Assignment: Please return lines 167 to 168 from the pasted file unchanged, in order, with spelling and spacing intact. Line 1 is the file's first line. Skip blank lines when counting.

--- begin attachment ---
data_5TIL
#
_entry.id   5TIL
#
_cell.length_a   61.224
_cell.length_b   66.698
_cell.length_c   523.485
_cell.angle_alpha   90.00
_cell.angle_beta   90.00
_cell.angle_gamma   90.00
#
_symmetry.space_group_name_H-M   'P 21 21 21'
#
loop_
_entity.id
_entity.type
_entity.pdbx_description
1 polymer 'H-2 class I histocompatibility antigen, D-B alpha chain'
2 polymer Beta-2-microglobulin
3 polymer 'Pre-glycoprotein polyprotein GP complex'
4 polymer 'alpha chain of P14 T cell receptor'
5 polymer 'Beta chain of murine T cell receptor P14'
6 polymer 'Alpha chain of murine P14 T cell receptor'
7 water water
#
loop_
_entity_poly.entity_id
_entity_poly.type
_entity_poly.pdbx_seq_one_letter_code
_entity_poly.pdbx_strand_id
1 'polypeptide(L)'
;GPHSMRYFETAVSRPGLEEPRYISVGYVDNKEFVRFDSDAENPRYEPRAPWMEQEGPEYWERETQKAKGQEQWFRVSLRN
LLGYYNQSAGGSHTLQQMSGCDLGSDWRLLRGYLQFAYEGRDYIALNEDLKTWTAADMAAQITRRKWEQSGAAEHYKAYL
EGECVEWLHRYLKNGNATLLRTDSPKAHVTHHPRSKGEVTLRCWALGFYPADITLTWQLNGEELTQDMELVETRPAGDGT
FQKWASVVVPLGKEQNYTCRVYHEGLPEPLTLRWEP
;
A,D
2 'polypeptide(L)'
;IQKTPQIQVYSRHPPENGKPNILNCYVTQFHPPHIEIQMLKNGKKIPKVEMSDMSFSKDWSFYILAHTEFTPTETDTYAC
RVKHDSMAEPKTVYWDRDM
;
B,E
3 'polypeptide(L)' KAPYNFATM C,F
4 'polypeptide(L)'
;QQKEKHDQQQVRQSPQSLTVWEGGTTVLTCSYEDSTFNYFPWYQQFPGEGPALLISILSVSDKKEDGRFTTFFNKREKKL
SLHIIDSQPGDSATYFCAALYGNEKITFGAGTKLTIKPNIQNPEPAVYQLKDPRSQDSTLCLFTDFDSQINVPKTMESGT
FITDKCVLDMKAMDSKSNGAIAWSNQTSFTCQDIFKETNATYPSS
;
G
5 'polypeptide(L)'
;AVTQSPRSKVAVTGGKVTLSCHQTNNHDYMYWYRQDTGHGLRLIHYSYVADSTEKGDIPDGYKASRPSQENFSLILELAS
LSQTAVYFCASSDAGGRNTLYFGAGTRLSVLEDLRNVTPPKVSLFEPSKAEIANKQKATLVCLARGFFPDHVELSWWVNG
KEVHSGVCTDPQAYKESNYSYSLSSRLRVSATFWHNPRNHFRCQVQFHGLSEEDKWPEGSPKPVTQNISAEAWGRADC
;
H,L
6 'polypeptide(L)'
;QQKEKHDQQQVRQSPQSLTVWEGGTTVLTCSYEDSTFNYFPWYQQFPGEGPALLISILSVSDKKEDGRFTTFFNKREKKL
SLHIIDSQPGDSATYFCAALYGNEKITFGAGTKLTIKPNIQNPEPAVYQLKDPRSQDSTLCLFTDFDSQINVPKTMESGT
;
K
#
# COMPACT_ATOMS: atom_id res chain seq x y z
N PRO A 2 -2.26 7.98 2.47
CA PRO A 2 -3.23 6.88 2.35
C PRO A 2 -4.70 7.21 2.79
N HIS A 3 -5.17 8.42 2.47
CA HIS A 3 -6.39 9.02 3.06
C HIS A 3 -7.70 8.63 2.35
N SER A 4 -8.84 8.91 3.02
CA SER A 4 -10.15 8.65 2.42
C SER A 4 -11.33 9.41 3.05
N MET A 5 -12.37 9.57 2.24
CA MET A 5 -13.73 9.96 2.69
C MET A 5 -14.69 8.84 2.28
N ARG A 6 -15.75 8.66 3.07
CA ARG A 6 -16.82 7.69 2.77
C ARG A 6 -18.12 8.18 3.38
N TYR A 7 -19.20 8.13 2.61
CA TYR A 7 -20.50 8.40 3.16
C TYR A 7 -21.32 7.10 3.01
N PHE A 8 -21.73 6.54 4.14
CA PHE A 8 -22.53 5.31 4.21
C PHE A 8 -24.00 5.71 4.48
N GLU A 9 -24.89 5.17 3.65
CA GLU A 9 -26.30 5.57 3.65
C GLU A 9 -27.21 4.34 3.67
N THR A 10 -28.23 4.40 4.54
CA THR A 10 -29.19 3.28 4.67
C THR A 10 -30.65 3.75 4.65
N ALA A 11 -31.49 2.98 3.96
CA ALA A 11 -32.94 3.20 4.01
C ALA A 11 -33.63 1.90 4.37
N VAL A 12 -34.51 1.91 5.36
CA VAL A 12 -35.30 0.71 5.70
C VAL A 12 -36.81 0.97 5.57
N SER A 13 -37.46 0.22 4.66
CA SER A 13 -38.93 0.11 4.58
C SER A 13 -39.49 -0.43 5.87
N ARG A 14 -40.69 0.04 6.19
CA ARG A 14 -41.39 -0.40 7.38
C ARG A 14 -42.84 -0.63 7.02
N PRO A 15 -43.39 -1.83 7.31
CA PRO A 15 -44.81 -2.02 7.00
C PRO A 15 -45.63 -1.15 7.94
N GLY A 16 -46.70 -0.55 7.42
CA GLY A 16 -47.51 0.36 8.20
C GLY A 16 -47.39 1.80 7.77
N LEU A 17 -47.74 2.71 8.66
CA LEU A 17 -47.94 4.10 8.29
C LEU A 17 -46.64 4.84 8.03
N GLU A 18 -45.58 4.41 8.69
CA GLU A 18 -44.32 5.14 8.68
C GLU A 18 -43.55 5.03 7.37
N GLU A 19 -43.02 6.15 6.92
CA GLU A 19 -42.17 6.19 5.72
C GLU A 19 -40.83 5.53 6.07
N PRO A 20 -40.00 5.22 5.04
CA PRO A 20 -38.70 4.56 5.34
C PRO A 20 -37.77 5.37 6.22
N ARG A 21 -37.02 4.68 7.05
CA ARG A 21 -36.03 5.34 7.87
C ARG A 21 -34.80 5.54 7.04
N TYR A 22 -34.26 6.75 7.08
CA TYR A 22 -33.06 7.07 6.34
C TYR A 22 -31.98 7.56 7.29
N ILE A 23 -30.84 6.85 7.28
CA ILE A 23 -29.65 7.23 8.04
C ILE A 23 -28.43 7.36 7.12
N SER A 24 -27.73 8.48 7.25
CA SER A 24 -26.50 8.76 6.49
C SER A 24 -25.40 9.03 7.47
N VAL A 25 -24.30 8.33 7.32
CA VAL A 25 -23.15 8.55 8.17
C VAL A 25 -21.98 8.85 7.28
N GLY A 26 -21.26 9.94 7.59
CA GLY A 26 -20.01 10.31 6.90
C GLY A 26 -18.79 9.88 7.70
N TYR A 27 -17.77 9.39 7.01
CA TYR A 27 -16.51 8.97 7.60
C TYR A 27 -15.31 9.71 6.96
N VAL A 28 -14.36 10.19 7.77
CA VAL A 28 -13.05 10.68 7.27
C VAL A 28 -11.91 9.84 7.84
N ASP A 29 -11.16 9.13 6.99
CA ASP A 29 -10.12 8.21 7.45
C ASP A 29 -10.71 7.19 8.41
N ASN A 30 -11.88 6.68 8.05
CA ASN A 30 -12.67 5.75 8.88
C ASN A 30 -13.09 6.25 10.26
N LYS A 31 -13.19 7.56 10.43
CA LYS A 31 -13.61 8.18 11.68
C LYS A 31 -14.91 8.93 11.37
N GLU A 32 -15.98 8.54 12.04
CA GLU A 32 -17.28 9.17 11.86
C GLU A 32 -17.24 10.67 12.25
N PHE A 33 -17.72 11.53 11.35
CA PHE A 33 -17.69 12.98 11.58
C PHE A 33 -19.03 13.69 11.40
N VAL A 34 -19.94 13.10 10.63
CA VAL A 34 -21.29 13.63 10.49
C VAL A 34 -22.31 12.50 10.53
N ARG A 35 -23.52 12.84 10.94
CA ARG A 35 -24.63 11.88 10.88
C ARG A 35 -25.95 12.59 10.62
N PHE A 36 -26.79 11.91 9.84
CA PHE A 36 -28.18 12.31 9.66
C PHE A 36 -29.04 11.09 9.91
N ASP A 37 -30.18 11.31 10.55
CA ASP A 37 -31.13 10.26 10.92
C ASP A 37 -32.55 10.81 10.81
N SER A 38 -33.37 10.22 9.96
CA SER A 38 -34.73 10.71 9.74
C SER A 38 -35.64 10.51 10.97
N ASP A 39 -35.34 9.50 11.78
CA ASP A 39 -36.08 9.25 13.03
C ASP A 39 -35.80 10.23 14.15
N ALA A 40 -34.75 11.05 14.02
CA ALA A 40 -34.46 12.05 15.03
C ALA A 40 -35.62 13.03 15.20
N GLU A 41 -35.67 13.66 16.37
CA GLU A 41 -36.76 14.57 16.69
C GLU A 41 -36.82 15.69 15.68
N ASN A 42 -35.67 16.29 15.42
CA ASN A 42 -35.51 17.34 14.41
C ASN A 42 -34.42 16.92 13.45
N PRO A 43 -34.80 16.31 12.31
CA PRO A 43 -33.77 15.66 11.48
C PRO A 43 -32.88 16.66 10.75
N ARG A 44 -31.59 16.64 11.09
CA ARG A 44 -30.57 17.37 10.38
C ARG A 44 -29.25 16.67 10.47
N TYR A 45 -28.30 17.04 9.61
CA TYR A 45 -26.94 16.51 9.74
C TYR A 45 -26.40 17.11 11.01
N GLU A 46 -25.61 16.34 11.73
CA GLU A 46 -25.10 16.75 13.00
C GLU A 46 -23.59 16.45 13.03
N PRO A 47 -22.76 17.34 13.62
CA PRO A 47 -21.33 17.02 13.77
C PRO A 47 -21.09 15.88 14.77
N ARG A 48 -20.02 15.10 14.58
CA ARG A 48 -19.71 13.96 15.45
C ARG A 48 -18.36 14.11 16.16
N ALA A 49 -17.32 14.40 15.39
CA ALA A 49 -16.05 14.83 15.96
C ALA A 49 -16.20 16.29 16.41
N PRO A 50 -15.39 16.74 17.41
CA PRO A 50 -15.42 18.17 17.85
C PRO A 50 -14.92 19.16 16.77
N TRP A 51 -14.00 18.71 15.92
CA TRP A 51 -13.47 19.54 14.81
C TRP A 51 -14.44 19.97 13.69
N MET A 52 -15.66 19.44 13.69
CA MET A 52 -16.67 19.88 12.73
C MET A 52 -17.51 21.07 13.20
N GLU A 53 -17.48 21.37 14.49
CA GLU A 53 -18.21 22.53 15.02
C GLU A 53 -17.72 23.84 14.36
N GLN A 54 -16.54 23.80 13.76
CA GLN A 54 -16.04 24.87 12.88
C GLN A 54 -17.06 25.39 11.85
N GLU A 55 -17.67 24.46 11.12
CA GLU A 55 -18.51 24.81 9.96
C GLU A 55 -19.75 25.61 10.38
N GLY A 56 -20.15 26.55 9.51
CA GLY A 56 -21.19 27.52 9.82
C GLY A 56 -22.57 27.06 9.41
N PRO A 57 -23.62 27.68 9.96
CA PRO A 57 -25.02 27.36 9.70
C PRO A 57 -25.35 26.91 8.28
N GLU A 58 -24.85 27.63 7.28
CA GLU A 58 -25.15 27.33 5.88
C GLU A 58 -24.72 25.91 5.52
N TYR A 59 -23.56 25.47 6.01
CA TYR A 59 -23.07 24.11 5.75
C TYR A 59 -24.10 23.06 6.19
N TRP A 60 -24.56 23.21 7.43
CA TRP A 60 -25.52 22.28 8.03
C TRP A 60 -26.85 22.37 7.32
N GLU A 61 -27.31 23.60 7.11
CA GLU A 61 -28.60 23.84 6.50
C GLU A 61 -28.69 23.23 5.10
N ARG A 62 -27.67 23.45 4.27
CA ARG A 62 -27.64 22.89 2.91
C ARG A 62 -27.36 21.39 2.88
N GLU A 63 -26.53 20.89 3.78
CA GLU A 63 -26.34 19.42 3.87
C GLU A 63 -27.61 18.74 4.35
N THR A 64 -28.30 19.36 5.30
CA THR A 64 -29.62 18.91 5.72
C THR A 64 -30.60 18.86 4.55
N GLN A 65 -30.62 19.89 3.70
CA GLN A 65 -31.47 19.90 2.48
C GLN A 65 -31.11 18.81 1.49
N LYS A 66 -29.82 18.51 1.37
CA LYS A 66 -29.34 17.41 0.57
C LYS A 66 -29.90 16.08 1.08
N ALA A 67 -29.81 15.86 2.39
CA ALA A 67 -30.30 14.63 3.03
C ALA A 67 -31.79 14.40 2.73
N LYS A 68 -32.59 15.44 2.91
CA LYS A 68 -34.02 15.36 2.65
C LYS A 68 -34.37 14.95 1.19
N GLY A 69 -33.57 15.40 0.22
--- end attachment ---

C PHE A 36 -29.04 11.09 9.91
N ASP A 37 -30.18 11.31 10.55